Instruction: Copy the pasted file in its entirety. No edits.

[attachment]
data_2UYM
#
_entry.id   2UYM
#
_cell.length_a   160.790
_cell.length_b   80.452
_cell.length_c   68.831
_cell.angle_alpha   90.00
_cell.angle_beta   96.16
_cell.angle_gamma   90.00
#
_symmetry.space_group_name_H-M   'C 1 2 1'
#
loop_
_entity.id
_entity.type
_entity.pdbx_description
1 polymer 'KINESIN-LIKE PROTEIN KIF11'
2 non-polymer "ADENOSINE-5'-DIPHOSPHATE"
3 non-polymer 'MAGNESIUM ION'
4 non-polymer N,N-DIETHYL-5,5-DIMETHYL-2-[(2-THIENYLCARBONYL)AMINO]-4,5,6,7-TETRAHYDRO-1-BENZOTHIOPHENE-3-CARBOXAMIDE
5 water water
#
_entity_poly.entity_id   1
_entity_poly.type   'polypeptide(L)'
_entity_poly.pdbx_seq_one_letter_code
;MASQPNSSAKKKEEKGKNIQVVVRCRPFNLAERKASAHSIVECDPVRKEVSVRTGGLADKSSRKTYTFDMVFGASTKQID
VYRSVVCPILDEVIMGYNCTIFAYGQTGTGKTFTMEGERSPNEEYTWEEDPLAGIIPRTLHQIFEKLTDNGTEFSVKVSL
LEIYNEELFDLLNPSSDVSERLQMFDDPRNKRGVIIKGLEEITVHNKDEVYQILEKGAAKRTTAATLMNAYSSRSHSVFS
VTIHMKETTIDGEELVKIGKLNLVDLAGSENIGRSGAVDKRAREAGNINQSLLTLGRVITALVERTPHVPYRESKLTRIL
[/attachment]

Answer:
data_2UYM
#
_entry.id   2UYM
#
_cell.length_a   160.790
_cell.length_b   80.452
_cell.length_c   68.831
_cell.angle_alpha   90.00
_cell.angle_beta   96.16
_cell.angle_gamma   90.00
#
_symmetry.space_group_name_H-M   'C 1 2 1'
#
loop_
_entity.id
_entity.type
_entity.pdbx_description
1 polymer 'KINESIN-LIKE PROTEIN KIF11'
2 non-polymer "ADENOSINE-5'-DIPHOSPHATE"
3 non-polymer 'MAGNESIUM ION'
4 non-polymer N,N-DIETHYL-5,5-DIMETHYL-2-[(2-THIENYLCARBONYL)AMINO]-4,5,6,7-TETRAHYDRO-1-BENZOTHIOPHENE-3-CARBOXAMIDE
5 water water
#
_entity_poly.entity_id   1
_entity_poly.type   'polypeptide(L)'
_entity_poly.pdbx_seq_one_letter_code
;MASQPNSSAKKKEEKGKNIQVVVRCRPFNLAERKASAHSIVECDPVRKEVSVRTGGLADKSSRKTYTFDMVFGASTKQID
VYRSVVCPILDEVIMGYNCTIFAYGQTGTGKTFTMEGERSPNEEYTWEEDPLAGIIPRTLHQIFEKLTDNGTEFSVKVSL
LEIYNEELFDLLNPSSDVSERLQMFDDPRNKRGVIIKGLEEITVHNKDEVYQILEKGAAKRTTAATLMNAYSSRSHSVFS
VTIHMKETTIDGEELVKIGKLNLVDLAGSENIGRSGAVDKRAREAGNINQSLLTLGRVITALVERTPHVPYRESKLTRIL